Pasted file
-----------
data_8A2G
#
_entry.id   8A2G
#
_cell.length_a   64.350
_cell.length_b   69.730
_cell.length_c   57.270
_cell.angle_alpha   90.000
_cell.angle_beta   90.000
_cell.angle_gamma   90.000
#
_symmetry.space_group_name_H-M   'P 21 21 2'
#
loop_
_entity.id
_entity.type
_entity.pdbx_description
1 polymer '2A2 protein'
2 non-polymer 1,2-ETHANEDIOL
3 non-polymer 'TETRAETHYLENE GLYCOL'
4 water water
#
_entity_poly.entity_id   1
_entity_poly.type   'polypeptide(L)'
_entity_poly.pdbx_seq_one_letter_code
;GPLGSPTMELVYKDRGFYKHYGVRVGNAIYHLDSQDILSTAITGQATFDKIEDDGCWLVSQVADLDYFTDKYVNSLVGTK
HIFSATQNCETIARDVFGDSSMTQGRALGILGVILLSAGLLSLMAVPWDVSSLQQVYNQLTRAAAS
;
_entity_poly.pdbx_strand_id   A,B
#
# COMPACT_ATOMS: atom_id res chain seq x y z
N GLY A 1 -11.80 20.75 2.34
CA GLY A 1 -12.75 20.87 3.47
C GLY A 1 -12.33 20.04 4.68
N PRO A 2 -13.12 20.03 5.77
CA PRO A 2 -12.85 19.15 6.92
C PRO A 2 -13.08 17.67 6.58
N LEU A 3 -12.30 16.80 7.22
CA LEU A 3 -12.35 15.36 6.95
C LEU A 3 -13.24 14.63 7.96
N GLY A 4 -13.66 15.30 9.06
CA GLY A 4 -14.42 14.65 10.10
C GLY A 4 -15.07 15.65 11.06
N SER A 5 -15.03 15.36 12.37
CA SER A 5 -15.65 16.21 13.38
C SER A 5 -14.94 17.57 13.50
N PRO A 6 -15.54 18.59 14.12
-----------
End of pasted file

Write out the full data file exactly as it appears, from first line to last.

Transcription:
data_8A2G
#
_entry.id   8A2G
#
_cell.length_a   64.350
_cell.length_b   69.730
_cell.length_c   57.270
_cell.angle_alpha   90.000
_cell.angle_beta   90.000
_cell.angle_gamma   90.000
#
_symmetry.space_group_name_H-M   'P 21 21 2'
#
loop_
_entity.id
_entity.type
_entity.pdbx_description
1 polymer '2A2 protein'
2 non-polymer 1,2-ETHANEDIOL
3 non-polymer 'TETRAETHYLENE GLYCOL'
4 water water
#
_entity_poly.entity_id   1
_entity_poly.type   'polypeptide(L)'
_entity_poly.pdbx_seq_one_letter_code
;GPLGSPTMELVYKDRGFYKHYGVRVGNAIYHLDSQDILSTAITGQATFDKIEDDGCWLVSQVADLDYFTDKYVNSLVGTK
HIFSATQNCETIARDVFGDSSMTQGRALGILGVILLSAGLLSLMAVPWDVSSLQQVYNQLTRAAAS
;
_entity_poly.pdbx_strand_id   A,B
#
# COMPACT_ATOMS: atom_id res chain seq x y z
N GLY A 1 -11.80 20.75 2.34
CA GLY A 1 -12.75 20.87 3.47
C GLY A 1 -12.33 20.04 4.68
N PRO A 2 -13.12 20.03 5.77
CA PRO A 2 -12.85 19.15 6.92
C PRO A 2 -13.08 17.67 6.58
N LEU A 3 -12.30 16.80 7.22
CA LEU A 3 -12.35 15.36 6.95
C LEU A 3 -13.24 14.63 7.96
N GLY A 4 -13.66 15.30 9.06
CA GLY A 4 -14.42 14.65 10.10
C GLY A 4 -15.07 15.65 11.06
N SER A 5 -15.03 15.36 12.37
CA SER A 5 -15.65 16.21 13.38
C SER A 5 -14.94 17.57 13.50
N PRO A 6 -15.54 18.59 14.12